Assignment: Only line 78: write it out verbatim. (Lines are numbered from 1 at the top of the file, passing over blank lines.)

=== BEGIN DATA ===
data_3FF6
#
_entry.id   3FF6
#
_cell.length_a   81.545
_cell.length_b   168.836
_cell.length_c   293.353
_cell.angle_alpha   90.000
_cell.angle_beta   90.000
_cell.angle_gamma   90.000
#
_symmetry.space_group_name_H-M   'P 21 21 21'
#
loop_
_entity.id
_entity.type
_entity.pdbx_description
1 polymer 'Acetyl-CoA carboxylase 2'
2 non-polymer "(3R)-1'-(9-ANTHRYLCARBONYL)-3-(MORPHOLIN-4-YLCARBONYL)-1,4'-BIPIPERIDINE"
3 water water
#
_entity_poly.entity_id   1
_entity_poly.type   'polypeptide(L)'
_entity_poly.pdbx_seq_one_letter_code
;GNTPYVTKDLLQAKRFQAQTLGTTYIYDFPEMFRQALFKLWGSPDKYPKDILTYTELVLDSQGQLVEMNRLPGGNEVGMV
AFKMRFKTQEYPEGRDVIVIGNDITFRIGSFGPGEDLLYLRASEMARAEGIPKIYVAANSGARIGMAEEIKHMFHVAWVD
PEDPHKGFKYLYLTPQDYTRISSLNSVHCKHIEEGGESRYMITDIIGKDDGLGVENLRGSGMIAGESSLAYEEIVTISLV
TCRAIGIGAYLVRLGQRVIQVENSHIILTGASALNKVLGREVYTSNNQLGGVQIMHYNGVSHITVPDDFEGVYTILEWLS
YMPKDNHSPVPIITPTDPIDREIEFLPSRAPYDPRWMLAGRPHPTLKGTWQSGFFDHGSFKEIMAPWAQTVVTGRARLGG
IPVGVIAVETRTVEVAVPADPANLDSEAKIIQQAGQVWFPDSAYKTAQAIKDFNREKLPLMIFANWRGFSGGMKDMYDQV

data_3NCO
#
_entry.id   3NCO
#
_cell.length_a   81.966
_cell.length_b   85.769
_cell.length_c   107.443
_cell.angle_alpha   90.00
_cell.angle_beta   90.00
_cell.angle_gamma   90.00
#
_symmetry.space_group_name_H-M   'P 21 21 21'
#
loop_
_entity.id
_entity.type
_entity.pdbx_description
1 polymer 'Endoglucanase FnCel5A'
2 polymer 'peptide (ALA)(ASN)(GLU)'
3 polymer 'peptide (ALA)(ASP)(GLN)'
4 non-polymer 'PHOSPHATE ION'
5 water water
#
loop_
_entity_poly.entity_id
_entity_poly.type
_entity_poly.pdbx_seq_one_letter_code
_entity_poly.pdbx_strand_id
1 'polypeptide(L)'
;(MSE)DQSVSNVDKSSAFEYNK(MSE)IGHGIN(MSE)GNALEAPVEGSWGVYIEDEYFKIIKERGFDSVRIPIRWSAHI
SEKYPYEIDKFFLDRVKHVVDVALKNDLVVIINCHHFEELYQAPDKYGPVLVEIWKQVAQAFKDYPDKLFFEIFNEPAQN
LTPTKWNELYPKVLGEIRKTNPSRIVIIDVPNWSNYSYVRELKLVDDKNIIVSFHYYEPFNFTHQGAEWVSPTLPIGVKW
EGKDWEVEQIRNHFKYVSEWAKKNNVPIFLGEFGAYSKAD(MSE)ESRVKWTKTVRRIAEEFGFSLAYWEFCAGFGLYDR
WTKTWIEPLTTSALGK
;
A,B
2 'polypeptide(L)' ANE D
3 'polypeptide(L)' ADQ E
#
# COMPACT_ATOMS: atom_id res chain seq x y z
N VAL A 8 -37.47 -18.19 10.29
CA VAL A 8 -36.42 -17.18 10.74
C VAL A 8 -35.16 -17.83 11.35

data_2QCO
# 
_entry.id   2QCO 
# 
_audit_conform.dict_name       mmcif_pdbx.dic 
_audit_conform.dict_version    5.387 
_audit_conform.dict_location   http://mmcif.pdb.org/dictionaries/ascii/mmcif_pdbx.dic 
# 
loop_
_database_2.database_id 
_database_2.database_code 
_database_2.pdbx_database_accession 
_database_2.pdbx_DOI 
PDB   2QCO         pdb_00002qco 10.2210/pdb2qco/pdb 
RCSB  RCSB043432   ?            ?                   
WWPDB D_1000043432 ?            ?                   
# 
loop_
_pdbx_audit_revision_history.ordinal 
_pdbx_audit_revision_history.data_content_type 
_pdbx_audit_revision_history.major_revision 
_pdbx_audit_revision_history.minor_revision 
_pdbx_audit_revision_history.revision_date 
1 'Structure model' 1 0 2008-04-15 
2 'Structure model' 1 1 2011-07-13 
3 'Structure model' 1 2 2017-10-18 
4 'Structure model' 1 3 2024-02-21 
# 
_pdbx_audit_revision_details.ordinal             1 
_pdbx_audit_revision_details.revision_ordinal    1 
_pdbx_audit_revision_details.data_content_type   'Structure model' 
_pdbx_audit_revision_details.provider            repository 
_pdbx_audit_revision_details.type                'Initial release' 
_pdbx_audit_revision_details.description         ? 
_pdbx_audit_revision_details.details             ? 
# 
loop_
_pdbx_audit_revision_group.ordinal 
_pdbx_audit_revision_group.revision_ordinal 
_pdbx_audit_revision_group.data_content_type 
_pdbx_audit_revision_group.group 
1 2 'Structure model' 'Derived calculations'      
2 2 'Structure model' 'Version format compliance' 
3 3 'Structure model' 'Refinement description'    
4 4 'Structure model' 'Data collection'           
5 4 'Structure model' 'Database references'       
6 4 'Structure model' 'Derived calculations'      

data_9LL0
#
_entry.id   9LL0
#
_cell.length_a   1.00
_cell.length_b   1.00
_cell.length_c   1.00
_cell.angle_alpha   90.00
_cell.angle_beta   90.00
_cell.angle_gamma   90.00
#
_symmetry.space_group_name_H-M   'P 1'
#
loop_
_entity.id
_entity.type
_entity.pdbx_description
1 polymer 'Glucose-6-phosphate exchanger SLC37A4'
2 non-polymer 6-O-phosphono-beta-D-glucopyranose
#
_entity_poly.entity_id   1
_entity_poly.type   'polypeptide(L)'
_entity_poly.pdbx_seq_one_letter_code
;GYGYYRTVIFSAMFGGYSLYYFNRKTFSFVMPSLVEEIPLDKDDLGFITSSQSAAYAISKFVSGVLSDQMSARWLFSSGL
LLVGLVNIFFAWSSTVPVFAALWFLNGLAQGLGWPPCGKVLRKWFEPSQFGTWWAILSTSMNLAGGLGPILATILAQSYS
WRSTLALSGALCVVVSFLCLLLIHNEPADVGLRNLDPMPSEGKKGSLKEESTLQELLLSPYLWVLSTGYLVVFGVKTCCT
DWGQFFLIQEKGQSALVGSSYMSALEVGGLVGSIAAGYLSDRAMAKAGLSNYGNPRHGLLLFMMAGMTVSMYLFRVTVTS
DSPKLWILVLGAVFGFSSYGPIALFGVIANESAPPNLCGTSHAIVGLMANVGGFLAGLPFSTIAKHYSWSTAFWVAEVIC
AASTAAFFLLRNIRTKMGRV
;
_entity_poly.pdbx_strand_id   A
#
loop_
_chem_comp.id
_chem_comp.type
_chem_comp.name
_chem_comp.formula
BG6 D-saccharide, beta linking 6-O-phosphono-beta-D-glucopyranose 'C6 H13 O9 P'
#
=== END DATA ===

_audit_conform.dict_name       mmcif_pdbx.dic 